Tuesday, 8 May 2012

From Gold to Koalas

The outdoor museum at Sovereign Hill is at Ballarat, about 90 minutes drive from Melbourne. It's a living museum which tells the story of the gold rush in the town in the 1850's. I have been to many such places over the years, but Sovereign Hill has to be up there among the very best.

Not only is the setting absolutely splendid, the buildings are so carefully arranged, that you really do feel that you are wandering around a completely authentic town of the period. But what makes it very special are the 'interpreters', the people who play the part of sweet makers, wheelwrights, shopkeepers et al. They play their parts with such enthusiasm and commitment, that it is very easy to start role-playing along with them.
Over the years, the attraction has been expanded, so people who have been there before, will always find something new to appeal. The tour of the gold mine, for example, takes you on a train which gives you the sensation of going deep underground to see two types of mine, the first so cleverly manufactured that it's not easy to see the join between it and the real digging which adjoins.
Redcoat soldiers are drilled, muskets are fired and it all takes place under the Union Flag. God Save the Queen. Huzzah!

It's interesting to learn about the interaction between the experienced Cornish miners and the hordes of Chinese workers who were lured to the boom town to extract a few grams of gold from each ton of quartz. You can pan for gold in a very impressive creek, but, for wow factor, to watch the pouring of a red-hot $140,000 gold ingot and to be able to pass it around only moments later is truly spectacular.
In the street, a constable might have to intervene in a street brawl; in the school, the teacher can be seen showing modern day children the way of learning in the 1850's. NO talking in class!

In the saddlery, Miss Erin and I strike up a role play relationship but, so far, she hasn't written. Oh well.

The ticket for Sovereign Hill also gives admission to the nearby gold museum but to do everything justice, you really need to spend a couple of days.
It is as good a living museum as I have been to in many a long year achieving authenticity without the need for the over-commercial hype of places like Williamsburg in Virginia.
I have no hesitation for awarding Sovereign Hill a thoroughly deserved 'gold star'!

About an hour's drive from Melbourne is the Healesville Sanctuary, where you can see Australia's native wildlife close-up. From kangaroo and koala to wallaby and wombat, they are all here.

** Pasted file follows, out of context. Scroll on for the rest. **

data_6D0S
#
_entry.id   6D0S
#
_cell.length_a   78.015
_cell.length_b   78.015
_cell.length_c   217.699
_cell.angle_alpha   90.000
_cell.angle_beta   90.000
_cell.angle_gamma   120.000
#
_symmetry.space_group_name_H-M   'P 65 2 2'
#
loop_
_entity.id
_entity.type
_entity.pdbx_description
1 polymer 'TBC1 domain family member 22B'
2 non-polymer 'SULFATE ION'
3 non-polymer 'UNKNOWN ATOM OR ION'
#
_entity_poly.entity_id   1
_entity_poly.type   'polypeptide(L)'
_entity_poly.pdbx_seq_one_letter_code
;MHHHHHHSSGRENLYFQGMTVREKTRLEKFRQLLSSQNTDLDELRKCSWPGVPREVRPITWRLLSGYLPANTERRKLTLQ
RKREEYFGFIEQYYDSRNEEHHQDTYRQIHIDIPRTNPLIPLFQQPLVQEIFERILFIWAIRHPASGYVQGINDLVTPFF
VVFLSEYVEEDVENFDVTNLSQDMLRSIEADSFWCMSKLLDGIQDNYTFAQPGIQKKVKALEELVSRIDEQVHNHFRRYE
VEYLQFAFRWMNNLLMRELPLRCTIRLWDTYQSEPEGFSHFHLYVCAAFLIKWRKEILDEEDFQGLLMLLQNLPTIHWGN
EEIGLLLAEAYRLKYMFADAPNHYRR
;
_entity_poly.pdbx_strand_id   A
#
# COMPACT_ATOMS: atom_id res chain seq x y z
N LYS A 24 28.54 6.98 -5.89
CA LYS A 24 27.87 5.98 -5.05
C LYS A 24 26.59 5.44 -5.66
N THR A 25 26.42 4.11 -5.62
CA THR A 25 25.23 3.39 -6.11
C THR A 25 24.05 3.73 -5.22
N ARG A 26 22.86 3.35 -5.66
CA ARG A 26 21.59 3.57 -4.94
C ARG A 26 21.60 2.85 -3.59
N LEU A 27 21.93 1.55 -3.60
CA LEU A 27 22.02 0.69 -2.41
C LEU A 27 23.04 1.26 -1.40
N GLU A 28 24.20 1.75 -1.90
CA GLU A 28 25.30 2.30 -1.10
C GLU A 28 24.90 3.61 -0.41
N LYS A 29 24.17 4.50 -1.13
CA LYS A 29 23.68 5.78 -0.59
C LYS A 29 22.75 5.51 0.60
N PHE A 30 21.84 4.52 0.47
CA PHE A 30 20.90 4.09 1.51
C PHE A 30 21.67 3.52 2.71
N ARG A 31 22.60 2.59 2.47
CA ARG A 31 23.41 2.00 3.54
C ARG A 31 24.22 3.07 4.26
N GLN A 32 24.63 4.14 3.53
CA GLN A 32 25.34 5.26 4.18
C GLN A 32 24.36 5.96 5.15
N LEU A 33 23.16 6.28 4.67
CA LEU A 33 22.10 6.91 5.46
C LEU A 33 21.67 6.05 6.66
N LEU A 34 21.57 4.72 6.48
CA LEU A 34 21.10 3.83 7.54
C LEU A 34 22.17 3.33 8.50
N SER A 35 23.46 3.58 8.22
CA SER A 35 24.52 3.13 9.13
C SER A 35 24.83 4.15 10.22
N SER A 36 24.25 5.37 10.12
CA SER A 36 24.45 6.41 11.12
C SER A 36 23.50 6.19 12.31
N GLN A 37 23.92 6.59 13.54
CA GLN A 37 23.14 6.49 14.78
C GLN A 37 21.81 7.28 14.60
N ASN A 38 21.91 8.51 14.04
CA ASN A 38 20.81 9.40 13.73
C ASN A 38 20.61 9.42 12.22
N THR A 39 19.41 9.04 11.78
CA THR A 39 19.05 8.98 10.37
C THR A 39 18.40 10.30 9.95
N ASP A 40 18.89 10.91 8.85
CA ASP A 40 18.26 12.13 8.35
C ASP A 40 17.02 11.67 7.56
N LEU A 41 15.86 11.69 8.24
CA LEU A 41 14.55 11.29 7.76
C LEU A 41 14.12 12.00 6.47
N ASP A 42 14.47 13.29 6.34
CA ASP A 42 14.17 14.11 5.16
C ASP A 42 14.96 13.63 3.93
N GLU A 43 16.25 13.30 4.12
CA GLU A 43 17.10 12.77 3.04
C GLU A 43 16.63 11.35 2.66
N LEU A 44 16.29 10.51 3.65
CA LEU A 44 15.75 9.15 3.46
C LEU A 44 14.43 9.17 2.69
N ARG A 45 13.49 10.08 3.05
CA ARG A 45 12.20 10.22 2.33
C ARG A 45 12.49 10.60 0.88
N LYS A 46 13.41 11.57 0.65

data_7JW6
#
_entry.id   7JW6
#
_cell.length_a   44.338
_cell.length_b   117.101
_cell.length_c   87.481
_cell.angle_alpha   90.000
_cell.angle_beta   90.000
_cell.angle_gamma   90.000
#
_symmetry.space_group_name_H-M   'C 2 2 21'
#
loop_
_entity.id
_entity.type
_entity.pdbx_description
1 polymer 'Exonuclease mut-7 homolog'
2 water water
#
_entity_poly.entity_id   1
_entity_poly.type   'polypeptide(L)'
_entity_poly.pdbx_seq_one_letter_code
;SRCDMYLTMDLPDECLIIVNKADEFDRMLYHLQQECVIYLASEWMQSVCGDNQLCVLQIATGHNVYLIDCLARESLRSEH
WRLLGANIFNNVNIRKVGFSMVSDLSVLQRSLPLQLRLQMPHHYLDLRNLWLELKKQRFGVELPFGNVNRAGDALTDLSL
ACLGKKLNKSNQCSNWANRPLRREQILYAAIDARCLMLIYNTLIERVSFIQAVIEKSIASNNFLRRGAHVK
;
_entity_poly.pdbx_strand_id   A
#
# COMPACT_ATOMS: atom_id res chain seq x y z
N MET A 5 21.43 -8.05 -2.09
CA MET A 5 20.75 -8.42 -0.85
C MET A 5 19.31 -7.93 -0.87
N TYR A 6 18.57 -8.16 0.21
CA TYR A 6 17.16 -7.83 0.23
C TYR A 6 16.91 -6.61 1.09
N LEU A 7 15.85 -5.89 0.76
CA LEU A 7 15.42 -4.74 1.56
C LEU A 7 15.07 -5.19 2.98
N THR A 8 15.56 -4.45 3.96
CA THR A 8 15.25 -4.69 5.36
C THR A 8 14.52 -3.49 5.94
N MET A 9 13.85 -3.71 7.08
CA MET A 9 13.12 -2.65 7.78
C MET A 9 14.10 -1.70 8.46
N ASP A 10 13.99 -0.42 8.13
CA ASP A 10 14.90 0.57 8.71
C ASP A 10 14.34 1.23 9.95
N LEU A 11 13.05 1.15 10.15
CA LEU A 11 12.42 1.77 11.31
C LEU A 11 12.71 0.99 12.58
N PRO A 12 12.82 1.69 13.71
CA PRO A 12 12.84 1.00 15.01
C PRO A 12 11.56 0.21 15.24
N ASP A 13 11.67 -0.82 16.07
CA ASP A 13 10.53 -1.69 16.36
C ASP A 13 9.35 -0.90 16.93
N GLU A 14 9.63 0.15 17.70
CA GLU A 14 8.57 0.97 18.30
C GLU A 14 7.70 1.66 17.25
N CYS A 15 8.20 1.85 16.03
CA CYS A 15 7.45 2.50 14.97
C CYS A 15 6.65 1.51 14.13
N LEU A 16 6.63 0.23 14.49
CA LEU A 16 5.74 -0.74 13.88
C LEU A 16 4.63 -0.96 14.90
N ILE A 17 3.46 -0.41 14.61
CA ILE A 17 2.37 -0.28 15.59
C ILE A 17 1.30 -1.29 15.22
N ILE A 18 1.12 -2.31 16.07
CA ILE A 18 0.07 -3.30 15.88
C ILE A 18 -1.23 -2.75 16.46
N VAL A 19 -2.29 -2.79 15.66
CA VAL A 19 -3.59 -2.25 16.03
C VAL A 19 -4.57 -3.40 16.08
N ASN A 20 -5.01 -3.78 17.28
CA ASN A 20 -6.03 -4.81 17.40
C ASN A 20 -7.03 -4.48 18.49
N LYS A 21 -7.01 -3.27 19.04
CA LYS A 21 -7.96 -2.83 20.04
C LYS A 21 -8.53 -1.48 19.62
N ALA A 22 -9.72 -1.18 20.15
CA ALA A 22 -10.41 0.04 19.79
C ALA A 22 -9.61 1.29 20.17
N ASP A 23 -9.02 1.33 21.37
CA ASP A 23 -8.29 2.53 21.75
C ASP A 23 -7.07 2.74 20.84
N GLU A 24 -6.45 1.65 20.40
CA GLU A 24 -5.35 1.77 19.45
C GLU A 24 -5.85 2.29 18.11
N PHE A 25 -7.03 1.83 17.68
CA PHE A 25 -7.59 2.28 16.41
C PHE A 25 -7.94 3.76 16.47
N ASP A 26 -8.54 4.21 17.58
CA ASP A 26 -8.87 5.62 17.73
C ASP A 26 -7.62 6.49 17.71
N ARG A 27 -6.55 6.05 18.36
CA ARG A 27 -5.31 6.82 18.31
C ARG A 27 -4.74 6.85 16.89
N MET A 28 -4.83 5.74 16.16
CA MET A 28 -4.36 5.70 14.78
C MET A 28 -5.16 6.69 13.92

The sanctuary is committed to ensuring the survival of endangered species and the conservation message is delivered strongly at every turn.
Especially well done is the 'Spirits of the Sky' show, where two presenters introduce the audience to a range of raptors and other birds.

It is lovely to be able to see and learn about the animals without the feeling that you are in a zoo; the spacious enclosures giving as close a recreation of the animals' natural habitats as possible. The animal hospital is also fascinating, but comes with a warning that you could see an operation or post mortem in progress.

In front of the centre, a fire-blackened tree has been transplanted, another reminder of the Black Saturday bush fires which came so close to the sanctuary that the fire emergency plan had to be implemented and hundreds of animals evacuated to its sister attractions at Melbourne Zoo, Werribee and elsewhere.
A leaflet reminds you that the maximum penalty for deliberately causing a bush fire is 25 years imprisonment.
Healesville undoubtedly does what it does very well and takes every opportunity to deliver its conservation message to its visitors. 

I am never entirely happy with animals being given names or things like 'Magic Moments' where you pay to have a 10 minute 'close encounter' with the animal of your choice, but that's purely a personal view and I am sure the experts have debated the pros and cons long into the night.
The site is very cleverly designed and crams a lot into its paths, which only stretch for a total of 3 kilometres, so ideal for children and the less able.
Healesville Sanctuary is a most enjoyable day out.
Nearby, at Yarra Glen, I buy a couple of tickets for the Tuesday Oz Lotto, the top prize which has now risen to $70 million Australian. 

In the attractive town, the Hargreaves Hill Brewing Company offers a sampling 'paddle' of six of its brews.
It really would have been churlish to refuse.